Nutanix Frame™ Desktop as a Service (DaaS) solution supports multiple networking models. One of the more popular networking models for enterprises is the Frame Private networking model. This model allows the Frame workload VMs to have private IP addresses on the enterprise private network and access private networking resources and it is the simplest way to inherit existing network security processes.
However, remote users still need a way to connect to these private networks. The traditional way of implementing this access is to deploy a VPN, but that requires implementing and maintaining software on the user endpoint devices and VPN connections can overload security products like firewalls.
Frame offers a Streaming Gateway Appliance (SGA) to meet this need, but some enterprises may wish to take advantage of the “security as a service” model offered by Zscaler, Inc. Zscaler offers a “DMZ as a service” solution that can provide DMZ type functionality without the complication involved in many DMZ deployments. The Zscaler® service maintains many certifications required by government agencies and it meets the rigorous standards required by the most security conscious organizations.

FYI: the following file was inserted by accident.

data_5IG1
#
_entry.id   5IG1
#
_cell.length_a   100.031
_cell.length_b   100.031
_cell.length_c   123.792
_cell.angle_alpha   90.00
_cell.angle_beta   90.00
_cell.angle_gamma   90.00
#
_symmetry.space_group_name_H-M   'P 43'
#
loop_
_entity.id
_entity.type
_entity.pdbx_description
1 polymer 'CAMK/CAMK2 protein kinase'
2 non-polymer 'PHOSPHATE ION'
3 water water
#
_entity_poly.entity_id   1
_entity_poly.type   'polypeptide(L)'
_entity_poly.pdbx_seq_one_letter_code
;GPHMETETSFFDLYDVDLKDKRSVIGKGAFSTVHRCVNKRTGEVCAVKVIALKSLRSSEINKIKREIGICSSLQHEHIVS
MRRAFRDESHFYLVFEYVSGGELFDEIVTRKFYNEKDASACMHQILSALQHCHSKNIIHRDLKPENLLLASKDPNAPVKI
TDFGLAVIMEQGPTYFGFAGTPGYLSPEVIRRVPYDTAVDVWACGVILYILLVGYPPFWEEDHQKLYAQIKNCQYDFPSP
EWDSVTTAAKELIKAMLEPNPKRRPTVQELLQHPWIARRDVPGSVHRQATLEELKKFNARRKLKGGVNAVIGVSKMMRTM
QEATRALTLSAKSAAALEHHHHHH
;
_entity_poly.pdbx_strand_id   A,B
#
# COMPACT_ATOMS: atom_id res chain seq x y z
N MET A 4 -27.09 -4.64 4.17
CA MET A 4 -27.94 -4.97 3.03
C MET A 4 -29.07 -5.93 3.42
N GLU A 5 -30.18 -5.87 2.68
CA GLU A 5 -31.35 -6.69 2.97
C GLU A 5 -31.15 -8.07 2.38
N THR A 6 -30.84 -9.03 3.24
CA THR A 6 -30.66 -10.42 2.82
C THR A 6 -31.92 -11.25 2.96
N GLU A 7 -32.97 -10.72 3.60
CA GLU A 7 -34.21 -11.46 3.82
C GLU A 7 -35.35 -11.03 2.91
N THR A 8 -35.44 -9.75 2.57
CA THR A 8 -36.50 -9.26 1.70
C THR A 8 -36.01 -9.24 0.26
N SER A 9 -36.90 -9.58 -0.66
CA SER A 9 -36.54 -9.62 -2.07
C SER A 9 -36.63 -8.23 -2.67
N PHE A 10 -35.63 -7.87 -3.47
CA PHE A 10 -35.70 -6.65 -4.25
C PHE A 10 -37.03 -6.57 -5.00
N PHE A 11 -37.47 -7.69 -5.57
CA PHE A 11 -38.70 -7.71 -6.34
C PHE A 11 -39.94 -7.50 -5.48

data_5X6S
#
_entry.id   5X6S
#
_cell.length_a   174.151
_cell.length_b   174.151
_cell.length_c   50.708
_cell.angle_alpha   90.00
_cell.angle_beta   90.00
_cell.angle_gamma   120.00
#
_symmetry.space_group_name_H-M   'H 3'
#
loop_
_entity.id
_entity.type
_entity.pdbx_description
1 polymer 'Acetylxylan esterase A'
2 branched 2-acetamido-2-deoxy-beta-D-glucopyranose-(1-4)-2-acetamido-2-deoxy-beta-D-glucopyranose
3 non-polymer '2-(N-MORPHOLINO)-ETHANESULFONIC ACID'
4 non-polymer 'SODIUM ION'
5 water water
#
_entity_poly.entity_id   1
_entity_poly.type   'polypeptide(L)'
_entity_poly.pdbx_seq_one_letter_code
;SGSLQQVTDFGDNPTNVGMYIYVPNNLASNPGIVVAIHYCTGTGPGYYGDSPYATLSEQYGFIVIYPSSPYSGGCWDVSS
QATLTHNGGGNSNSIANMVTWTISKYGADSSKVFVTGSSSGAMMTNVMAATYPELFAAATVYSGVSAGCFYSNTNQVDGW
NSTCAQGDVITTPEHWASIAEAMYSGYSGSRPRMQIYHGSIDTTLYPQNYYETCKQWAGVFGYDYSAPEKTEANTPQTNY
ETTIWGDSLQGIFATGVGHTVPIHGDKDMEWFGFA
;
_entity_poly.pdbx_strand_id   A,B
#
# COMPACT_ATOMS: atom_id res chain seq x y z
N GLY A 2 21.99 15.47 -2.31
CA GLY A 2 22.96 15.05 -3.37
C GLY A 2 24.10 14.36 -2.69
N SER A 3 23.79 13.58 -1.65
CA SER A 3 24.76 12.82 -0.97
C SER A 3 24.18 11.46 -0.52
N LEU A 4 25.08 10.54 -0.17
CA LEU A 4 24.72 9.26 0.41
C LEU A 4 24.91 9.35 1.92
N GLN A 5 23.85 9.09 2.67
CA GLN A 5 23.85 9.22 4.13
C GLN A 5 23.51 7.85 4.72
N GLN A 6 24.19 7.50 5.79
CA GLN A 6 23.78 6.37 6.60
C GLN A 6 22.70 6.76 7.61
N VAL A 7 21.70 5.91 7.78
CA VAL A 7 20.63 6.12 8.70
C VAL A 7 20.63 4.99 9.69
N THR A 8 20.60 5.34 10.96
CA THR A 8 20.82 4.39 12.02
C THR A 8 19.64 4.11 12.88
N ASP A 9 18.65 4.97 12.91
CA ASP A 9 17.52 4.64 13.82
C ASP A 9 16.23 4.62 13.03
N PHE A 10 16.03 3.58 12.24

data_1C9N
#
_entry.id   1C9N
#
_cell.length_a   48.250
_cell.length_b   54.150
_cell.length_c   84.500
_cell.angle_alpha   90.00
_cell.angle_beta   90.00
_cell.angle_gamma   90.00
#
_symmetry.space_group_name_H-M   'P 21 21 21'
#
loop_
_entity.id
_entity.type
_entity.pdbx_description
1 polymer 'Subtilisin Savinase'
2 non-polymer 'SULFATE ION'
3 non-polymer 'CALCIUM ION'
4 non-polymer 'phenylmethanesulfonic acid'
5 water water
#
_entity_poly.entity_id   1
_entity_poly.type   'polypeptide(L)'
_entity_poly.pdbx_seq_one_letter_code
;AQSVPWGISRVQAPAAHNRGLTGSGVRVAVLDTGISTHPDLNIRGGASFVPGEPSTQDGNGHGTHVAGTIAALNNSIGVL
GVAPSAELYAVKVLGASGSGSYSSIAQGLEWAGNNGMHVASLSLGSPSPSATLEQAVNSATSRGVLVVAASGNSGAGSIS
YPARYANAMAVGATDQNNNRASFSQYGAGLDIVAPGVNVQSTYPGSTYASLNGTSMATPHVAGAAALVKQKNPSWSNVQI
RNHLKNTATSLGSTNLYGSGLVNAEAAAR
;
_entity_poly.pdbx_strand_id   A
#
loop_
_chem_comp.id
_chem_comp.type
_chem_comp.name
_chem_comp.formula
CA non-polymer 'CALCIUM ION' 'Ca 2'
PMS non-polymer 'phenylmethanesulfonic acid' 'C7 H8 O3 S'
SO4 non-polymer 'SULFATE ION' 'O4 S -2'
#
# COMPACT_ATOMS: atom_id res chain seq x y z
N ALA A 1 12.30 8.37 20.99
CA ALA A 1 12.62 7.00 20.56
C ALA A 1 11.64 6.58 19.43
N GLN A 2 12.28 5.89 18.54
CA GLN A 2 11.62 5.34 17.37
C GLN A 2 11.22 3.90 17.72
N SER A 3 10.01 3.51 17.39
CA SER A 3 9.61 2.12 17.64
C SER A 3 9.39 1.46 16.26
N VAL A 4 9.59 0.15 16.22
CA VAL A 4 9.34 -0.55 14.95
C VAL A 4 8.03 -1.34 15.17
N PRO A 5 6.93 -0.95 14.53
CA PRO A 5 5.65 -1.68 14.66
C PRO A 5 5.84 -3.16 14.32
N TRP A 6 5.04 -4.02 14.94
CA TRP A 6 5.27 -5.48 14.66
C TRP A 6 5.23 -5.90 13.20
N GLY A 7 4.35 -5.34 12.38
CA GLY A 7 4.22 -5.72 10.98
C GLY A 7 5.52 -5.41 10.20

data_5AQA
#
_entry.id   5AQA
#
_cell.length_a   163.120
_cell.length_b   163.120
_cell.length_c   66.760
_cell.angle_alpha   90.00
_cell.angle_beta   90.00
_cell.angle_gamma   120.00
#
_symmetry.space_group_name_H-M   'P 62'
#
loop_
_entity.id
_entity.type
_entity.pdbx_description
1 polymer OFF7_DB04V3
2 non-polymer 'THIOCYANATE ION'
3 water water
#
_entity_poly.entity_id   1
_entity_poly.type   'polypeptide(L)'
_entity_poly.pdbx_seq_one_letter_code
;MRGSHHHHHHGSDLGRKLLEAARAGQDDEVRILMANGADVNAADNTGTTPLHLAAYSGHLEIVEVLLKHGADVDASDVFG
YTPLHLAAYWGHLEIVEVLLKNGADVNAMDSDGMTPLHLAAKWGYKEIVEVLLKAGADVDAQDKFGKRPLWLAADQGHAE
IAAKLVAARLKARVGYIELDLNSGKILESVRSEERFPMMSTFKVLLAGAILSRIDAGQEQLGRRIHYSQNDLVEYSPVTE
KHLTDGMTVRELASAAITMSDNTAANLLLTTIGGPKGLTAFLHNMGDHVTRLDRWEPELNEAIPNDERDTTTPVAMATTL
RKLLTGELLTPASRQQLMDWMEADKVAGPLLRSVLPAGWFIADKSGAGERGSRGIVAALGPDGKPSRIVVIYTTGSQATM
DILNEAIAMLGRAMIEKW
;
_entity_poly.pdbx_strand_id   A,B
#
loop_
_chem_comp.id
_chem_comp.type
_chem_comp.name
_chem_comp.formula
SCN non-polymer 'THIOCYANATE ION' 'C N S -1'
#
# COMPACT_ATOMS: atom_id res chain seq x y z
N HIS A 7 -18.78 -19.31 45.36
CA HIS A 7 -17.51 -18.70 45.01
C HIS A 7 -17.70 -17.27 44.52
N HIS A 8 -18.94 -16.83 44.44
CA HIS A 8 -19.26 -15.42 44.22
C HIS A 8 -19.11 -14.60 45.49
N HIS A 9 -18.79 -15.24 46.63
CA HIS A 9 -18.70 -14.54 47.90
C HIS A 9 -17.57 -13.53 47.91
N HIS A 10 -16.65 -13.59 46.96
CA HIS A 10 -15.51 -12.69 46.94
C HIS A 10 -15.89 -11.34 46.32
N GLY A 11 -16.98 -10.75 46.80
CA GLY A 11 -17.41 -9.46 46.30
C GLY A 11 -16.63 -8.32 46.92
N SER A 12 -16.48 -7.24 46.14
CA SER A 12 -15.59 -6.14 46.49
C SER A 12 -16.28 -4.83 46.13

In this blog you will learn how Zscaler Private Access (ZPA) and Frame DaaS can work together to provide a remote access solution to a private cloud with a simplified administrative model while maintaining a high level of security.
As enterprises continue to expand their IT footprint into the public clouds, extending existing private networking infrastructure into the public cloud has become more critical. To address the flexibility that this requires, Nutanix has added a Bring Your Own (BYO) Networking feature to its Frame™ Desktop-as-a-Service (DaaS) solution. In a previous blog, I walked through how to use this feature in the AWS® platform. In this blog, I will walk you through how an environment could be set up in an Azure® cloud infrastructure. Integration between your Frame-managed workloads with an actual private network depends on the specific implementation of your private network.